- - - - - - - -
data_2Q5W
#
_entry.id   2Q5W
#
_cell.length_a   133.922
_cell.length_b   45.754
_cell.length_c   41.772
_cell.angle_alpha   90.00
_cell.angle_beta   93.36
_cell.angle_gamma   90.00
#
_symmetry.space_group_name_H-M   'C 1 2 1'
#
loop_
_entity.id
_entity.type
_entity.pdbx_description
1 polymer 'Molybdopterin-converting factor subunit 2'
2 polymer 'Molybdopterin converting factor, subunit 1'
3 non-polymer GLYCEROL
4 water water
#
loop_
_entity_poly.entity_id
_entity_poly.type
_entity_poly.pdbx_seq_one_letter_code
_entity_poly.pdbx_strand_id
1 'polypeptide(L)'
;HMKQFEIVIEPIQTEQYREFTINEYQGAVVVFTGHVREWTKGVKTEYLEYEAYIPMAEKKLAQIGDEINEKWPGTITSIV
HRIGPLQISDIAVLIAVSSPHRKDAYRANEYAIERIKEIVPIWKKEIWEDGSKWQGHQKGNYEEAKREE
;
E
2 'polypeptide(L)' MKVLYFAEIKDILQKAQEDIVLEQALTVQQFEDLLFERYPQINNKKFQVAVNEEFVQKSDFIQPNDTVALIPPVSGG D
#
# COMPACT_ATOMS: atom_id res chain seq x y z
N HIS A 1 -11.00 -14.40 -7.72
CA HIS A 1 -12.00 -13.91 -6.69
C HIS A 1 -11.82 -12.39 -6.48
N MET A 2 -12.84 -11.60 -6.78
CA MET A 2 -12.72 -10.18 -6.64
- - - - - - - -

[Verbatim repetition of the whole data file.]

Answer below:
data_2Q5W
#
_entry.id   2Q5W
#
_cell.length_a   133.922
_cell.length_b   45.754
_cell.length_c   41.772
_cell.angle_alpha   90.00
_cell.angle_beta   93.36
_cell.angle_gamma   90.00
#
_symmetry.space_group_name_H-M   'C 1 2 1'
#
loop_
_entity.id
_entity.type
_entity.pdbx_description
1 polymer 'Molybdopterin-converting factor subunit 2'
2 polymer 'Molybdopterin converting factor, subunit 1'
3 non-polymer GLYCEROL
4 water water
#
loop_
_entity_poly.entity_id
_entity_poly.type
_entity_poly.pdbx_seq_one_letter_code
_entity_poly.pdbx_strand_id
1 'polypeptide(L)'
;HMKQFEIVIEPIQTEQYREFTINEYQGAVVVFTGHVREWTKGVKTEYLEYEAYIPMAEKKLAQIGDEINEKWPGTITSIV
HRIGPLQISDIAVLIAVSSPHRKDAYRANEYAIERIKEIVPIWKKEIWEDGSKWQGHQKGNYEEAKREE
;
E
2 'polypeptide(L)' MKVLYFAEIKDILQKAQEDIVLEQALTVQQFEDLLFERYPQINNKKFQVAVNEEFVQKSDFIQPNDTVALIPPVSGG D
#
# COMPACT_ATOMS: atom_id res chain seq x y z
N HIS A 1 -11.00 -14.40 -7.72
CA HIS A 1 -12.00 -13.91 -6.69
C HIS A 1 -11.82 -12.39 -6.48
N MET A 2 -12.84 -11.60 -6.78
CA MET A 2 -12.72 -10.18 -6.64